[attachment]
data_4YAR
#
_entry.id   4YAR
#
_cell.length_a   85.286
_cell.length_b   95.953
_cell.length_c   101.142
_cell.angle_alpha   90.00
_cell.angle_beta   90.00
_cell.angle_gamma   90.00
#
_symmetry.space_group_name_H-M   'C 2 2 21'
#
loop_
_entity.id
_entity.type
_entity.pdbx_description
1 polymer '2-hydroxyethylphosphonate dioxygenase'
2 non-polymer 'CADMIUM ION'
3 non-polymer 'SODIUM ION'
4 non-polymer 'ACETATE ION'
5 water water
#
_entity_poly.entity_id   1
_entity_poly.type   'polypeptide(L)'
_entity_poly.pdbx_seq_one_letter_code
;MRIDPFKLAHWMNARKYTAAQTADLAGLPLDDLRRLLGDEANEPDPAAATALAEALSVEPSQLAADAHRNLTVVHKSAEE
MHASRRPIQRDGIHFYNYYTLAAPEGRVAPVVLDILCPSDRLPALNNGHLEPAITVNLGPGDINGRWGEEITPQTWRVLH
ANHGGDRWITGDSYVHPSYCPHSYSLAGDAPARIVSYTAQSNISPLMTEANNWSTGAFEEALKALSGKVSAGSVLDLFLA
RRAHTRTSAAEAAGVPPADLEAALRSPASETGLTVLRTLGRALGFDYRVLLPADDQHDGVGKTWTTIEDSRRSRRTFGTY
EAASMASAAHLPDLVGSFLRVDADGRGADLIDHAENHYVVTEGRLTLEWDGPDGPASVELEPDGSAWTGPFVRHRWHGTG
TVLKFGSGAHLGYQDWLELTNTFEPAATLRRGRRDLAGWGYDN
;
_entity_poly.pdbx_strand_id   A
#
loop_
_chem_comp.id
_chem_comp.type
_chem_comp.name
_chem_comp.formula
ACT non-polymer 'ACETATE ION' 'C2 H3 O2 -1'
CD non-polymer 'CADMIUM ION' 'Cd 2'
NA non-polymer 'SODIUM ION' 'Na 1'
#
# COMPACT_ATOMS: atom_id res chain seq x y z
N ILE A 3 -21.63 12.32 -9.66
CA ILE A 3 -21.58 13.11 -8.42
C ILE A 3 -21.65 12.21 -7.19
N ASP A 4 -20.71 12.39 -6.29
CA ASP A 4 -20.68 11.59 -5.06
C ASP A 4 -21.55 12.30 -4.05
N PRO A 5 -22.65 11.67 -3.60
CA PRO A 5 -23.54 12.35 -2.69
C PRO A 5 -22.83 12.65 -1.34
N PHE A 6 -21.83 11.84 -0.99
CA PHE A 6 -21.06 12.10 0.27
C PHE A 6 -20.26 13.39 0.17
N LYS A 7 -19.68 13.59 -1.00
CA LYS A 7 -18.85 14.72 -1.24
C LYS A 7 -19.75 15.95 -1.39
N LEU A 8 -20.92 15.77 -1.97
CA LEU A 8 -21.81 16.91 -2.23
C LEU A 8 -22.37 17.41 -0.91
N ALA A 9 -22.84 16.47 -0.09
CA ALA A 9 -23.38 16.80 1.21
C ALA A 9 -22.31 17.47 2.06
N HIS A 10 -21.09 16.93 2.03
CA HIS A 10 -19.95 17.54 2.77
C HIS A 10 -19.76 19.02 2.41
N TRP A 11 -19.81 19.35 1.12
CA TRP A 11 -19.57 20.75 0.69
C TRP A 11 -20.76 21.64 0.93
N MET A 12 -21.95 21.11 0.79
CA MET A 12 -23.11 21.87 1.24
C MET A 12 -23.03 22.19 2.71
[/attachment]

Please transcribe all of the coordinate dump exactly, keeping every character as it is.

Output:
data_4YAR
#
_entry.id   4YAR
#
_cell.length_a   85.286
_cell.length_b   95.953
_cell.length_c   101.142
_cell.angle_alpha   90.00
_cell.angle_beta   90.00
_cell.angle_gamma   90.00
#
_symmetry.space_group_name_H-M   'C 2 2 21'
#
loop_
_entity.id
_entity.type
_entity.pdbx_description
1 polymer '2-hydroxyethylphosphonate dioxygenase'
2 non-polymer 'CADMIUM ION'
3 non-polymer 'SODIUM ION'
4 non-polymer 'ACETATE ION'
5 water water
#
_entity_poly.entity_id   1
_entity_poly.type   'polypeptide(L)'
_entity_poly.pdbx_seq_one_letter_code
;MRIDPFKLAHWMNARKYTAAQTADLAGLPLDDLRRLLGDEANEPDPAAATALAEALSVEPSQLAADAHRNLTVVHKSAEE
MHASRRPIQRDGIHFYNYYTLAAPEGRVAPVVLDILCPSDRLPALNNGHLEPAITVNLGPGDINGRWGEEITPQTWRVLH
ANHGGDRWITGDSYVHPSYCPHSYSLAGDAPARIVSYTAQSNISPLMTEANNWSTGAFEEALKALSGKVSAGSVLDLFLA
RRAHTRTSAAEAAGVPPADLEAALRSPASETGLTVLRTLGRALGFDYRVLLPADDQHDGVGKTWTTIEDSRRSRRTFGTY
EAASMASAAHLPDLVGSFLRVDADGRGADLIDHAENHYVVTEGRLTLEWDGPDGPASVELEPDGSAWTGPFVRHRWHGTG
TVLKFGSGAHLGYQDWLELTNTFEPAATLRRGRRDLAGWGYDN
;
_entity_poly.pdbx_strand_id   A
#
loop_
_chem_comp.id
_chem_comp.type
_chem_comp.name
_chem_comp.formula
ACT non-polymer 'ACETATE ION' 'C2 H3 O2 -1'
CD non-polymer 'CADMIUM ION' 'Cd 2'
NA non-polymer 'SODIUM ION' 'Na 1'
#
# COMPACT_ATOMS: atom_id res chain seq x y z
N ILE A 3 -21.63 12.32 -9.66
CA ILE A 3 -21.58 13.11 -8.42
C ILE A 3 -21.65 12.21 -7.19
N ASP A 4 -20.71 12.39 -6.29
CA ASP A 4 -20.68 11.59 -5.06
C ASP A 4 -21.55 12.30 -4.05
N PRO A 5 -22.65 11.67 -3.60
CA PRO A 5 -23.54 12.35 -2.69
C PRO A 5 -22.83 12.65 -1.34
N PHE A 6 -21.83 11.84 -0.99
CA PHE A 6 -21.06 12.10 0.27
C PHE A 6 -20.26 13.39 0.17
N LYS A 7 -19.68 13.59 -1.00
CA LYS A 7 -18.85 14.72 -1.24
C LYS A 7 -19.75 15.95 -1.39
N LEU A 8 -20.92 15.77 -1.97
CA LEU A 8 -21.81 16.91 -2.23
C LEU A 8 -22.37 17.41 -0.91
N ALA A 9 -22.84 16.47 -0.09
CA ALA A 9 -23.38 16.80 1.21
C ALA A 9 -22.31 17.47 2.06
N HIS A 10 -21.09 16.93 2.03
CA HIS A 10 -19.95 17.54 2.77
C HIS A 10 -19.76 19.02 2.41
N TRP A 11 -19.81 19.35 1.12
CA TRP A 11 -19.57 20.75 0.69
C TRP A 11 -20.76 21.64 0.93
N MET A 12 -21.95 21.11 0.79
CA MET A 12 -23.11 21.87 1.24
C MET A 12 -23.03 22.19 2.71